It is just me or is 8:00am too early for the first technical talk of the day? At least on Wednesday the 8:00am talk was an excellent one. Oktay Yildirim of ASML presented a basic but very useful roughness model. Alas, I had to run out before the end of his paper to give my own paper in the metrology session. The problem with stochastics becoming the major theme of this year’s conference is that there have been stochastics papers everywhere, often conflicting with each other. The morning metrology session was all roughness measurement. Of course, I was pleased with Barton Lane’s presentation of SEM errors and their impact on roughness measurements, but since I was a coauthor that is to be expected. I also gave my own paper on a new method for roughness characterization – the level crossing method. I was especially impressed with Dr. Serap Savari’s work on applying modern algorithmic techniques for power spectral density (PSD) estimation. I guess I’m going to have to figure out what a discrete prolate spheroidal sequence is.
Ravi Bonan of IBM went back to an old idea that remains underutilized today – the programed roughness mask. Similarly, Sergey Babin of aBeam created a metrology test structure with deterministic randomness. Please don’t ask me to explain. The core concept of both is the same – create small structures with programmed “roughness” to test our measurement and analysis capabilities. More creative ideas in these regards will certainly be welcome.
A creative idea came from Harm Dillen of ASML. He used an array of very dense contact holes to measure the field distortion of scanning electron microscope images. His application was edge placement error measurement, but as Barton Lane described earlier it also impacts roughness measurements. Modeling the distortion using a typical first-order overlay model allows the systematic contribution (about 0.6 nm RMS for his data) to be subtracted out. This amount of distortion is enough to have a quite noticeable on line-edge roughness measurement. I can’t wait to try this method out.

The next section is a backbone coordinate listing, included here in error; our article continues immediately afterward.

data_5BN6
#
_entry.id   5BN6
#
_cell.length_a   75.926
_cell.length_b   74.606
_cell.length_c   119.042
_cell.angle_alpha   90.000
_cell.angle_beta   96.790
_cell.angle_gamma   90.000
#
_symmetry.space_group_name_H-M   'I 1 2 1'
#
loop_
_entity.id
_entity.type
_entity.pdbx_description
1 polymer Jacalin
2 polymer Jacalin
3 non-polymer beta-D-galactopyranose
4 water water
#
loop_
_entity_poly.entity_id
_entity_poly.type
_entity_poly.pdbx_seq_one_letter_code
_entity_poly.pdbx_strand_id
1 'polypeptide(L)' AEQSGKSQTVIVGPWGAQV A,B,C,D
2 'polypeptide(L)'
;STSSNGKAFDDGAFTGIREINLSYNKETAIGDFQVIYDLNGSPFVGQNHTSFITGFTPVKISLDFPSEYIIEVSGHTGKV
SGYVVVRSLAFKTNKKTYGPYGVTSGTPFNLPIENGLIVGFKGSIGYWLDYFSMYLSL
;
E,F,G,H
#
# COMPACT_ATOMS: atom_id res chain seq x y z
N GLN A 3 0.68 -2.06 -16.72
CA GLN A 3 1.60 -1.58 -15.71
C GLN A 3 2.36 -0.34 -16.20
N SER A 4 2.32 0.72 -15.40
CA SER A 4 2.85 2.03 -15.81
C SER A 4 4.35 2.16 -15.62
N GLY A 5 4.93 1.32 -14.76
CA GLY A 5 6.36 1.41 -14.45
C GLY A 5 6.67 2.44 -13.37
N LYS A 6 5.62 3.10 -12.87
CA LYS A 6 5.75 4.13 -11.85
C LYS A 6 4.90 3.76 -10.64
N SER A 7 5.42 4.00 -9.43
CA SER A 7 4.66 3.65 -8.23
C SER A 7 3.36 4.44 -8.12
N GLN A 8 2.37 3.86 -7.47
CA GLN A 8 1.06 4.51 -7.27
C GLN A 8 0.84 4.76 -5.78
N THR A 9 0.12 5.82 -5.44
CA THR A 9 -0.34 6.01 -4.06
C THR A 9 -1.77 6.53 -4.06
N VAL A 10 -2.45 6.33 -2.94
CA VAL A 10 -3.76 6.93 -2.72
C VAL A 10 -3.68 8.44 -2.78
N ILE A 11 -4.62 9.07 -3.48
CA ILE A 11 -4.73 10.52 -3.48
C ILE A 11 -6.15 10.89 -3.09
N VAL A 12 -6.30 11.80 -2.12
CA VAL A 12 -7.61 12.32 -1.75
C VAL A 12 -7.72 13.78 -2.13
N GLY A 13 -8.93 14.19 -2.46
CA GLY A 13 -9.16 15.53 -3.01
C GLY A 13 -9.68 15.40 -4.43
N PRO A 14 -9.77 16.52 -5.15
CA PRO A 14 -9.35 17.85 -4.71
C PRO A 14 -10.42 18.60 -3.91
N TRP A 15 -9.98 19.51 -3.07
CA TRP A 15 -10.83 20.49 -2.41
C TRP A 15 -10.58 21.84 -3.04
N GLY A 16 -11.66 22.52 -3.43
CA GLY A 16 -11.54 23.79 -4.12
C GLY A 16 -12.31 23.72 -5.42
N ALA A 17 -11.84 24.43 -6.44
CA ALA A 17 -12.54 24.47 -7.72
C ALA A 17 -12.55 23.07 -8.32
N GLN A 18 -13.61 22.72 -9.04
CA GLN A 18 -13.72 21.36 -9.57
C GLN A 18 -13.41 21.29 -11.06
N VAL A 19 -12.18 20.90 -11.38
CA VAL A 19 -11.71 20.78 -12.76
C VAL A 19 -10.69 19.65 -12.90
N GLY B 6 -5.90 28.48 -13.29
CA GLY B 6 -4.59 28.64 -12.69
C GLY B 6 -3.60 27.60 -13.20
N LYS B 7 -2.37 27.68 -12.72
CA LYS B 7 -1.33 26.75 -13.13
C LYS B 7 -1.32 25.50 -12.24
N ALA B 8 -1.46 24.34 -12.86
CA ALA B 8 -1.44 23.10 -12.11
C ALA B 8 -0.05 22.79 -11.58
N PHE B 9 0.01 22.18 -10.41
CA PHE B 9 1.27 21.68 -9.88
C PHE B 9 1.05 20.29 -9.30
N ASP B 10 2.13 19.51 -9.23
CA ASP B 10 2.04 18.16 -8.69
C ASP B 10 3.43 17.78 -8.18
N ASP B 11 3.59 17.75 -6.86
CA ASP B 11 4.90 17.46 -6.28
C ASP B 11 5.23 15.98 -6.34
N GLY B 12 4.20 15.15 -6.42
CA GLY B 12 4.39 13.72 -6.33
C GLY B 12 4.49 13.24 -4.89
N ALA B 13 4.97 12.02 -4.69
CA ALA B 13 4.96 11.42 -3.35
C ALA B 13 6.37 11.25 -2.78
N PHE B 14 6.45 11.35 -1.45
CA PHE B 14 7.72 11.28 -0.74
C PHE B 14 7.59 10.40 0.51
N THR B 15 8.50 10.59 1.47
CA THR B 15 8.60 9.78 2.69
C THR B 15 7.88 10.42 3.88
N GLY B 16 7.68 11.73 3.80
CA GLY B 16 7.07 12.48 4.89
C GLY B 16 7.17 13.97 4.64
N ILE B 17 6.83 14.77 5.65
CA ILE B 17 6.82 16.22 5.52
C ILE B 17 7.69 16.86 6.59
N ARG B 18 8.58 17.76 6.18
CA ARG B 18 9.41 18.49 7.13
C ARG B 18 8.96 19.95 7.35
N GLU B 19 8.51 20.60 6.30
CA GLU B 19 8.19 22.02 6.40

Alex Robinson of Irresistible Materials gave a talk on increasing the sensitivity of EUV resists. I didn’t attend. But he did corner me later and run through it with me. His cartoon chemistry looked very interesting – a believable mechanism for achieving second order acid amplification chemistry. Now that such chemistry looks possible, I’ll have to think about the roughness implications more carefully. That’s the problem with stochastics – nothing is obvious the first time you think about it.
The evening ended with another round of excellent hospitality suites (thanks to all of the companies that feed me so well throughout the week), with the PROLITH party always being my favorite. For all of you who have asked me if my new company (Fractilia) will revive the traditional bathtub party of my old company (FINLE), the answer is no. The bathtub party must remain the stuff of lithography legend; Fractilia will create its own traditions.